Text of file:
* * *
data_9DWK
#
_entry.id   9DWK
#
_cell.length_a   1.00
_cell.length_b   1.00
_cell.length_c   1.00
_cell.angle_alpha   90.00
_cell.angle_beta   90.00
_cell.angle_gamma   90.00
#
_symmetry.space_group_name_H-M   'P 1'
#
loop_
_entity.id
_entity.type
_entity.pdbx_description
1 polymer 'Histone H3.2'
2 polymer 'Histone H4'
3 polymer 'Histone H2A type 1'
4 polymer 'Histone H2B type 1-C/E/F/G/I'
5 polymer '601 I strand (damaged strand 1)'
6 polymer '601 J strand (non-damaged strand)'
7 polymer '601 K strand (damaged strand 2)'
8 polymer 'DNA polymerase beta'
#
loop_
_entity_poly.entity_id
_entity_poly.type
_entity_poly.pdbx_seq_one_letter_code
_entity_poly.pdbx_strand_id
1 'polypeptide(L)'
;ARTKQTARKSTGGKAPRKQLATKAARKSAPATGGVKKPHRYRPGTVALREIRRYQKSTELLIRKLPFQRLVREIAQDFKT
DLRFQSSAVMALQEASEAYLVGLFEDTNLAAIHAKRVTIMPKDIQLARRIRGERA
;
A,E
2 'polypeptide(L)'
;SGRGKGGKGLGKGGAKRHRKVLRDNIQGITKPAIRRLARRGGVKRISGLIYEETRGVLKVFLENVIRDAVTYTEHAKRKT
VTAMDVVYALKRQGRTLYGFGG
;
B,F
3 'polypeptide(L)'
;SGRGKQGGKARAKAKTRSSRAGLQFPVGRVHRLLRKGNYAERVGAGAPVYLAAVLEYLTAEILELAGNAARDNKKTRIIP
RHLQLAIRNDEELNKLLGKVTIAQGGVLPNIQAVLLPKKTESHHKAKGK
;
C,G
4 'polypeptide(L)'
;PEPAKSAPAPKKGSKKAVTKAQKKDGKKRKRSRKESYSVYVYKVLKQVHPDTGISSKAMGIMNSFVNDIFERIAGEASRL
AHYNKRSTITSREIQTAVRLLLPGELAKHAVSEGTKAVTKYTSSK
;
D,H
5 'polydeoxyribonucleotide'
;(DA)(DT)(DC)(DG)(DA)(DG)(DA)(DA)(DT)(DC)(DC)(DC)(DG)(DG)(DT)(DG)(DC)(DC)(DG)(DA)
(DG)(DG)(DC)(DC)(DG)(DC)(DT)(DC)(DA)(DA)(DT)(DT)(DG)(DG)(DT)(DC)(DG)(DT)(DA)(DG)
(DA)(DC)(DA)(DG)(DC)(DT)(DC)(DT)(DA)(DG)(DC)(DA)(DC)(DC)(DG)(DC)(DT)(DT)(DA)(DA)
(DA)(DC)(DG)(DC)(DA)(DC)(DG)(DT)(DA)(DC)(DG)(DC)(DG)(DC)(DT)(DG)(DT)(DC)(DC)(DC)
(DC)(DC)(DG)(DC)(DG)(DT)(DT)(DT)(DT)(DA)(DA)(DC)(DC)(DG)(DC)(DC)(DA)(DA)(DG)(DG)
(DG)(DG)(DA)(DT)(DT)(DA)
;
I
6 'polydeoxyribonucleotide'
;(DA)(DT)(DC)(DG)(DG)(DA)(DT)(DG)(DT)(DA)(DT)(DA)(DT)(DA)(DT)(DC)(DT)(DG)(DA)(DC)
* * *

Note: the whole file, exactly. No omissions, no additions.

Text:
data_9DWK
#
_entry.id   9DWK
#
_cell.length_a   1.00
_cell.length_b   1.00
_cell.length_c   1.00
_cell.angle_alpha   90.00
_cell.angle_beta   90.00
_cell.angle_gamma   90.00
#
_symmetry.space_group_name_H-M   'P 1'
#
loop_
_entity.id
_entity.type
_entity.pdbx_description
1 polymer 'Histone H3.2'
2 polymer 'Histone H4'
3 polymer 'Histone H2A type 1'
4 polymer 'Histone H2B type 1-C/E/F/G/I'
5 polymer '601 I strand (damaged strand 1)'
6 polymer '601 J strand (non-damaged strand)'
7 polymer '601 K strand (damaged strand 2)'
8 polymer 'DNA polymerase beta'
#
loop_
_entity_poly.entity_id
_entity_poly.type
_entity_poly.pdbx_seq_one_letter_code
_entity_poly.pdbx_strand_id
1 'polypeptide(L)'
;ARTKQTARKSTGGKAPRKQLATKAARKSAPATGGVKKPHRYRPGTVALREIRRYQKSTELLIRKLPFQRLVREIAQDFKT
DLRFQSSAVMALQEASEAYLVGLFEDTNLAAIHAKRVTIMPKDIQLARRIRGERA
;
A,E
2 'polypeptide(L)'
;SGRGKGGKGLGKGGAKRHRKVLRDNIQGITKPAIRRLARRGGVKRISGLIYEETRGVLKVFLENVIRDAVTYTEHAKRKT
VTAMDVVYALKRQGRTLYGFGG
;
B,F
3 'polypeptide(L)'
;SGRGKQGGKARAKAKTRSSRAGLQFPVGRVHRLLRKGNYAERVGAGAPVYLAAVLEYLTAEILELAGNAARDNKKTRIIP
RHLQLAIRNDEELNKLLGKVTIAQGGVLPNIQAVLLPKKTESHHKAKGK
;
C,G
4 'polypeptide(L)'
;PEPAKSAPAPKKGSKKAVTKAQKKDGKKRKRSRKESYSVYVYKVLKQVHPDTGISSKAMGIMNSFVNDIFERIAGEASRL
AHYNKRSTITSREIQTAVRLLLPGELAKHAVSEGTKAVTKYTSSK
;
D,H
5 'polydeoxyribonucleotide'
;(DA)(DT)(DC)(DG)(DA)(DG)(DA)(DA)(DT)(DC)(DC)(DC)(DG)(DG)(DT)(DG)(DC)(DC)(DG)(DA)
(DG)(DG)(DC)(DC)(DG)(DC)(DT)(DC)(DA)(DA)(DT)(DT)(DG)(DG)(DT)(DC)(DG)(DT)(DA)(DG)
(DA)(DC)(DA)(DG)(DC)(DT)(DC)(DT)(DA)(DG)(DC)(DA)(DC)(DC)(DG)(DC)(DT)(DT)(DA)(DA)
(DA)(DC)(DG)(DC)(DA)(DC)(DG)(DT)(DA)(DC)(DG)(DC)(DG)(DC)(DT)(DG)(DT)(DC)(DC)(DC)
(DC)(DC)(DG)(DC)(DG)(DT)(DT)(DT)(DT)(DA)(DA)(DC)(DC)(DG)(DC)(DC)(DA)(DA)(DG)(DG)
(DG)(DG)(DA)(DT)(DT)(DA)
;
I
6 'polydeoxyribonucleotide'
;(DA)(DT)(DC)(DG)(DG)(DA)(DT)(DG)(DT)(DA)(DT)(DA)(DT)(DA)(DT)(DC)(DT)(DG)(DA)(DC)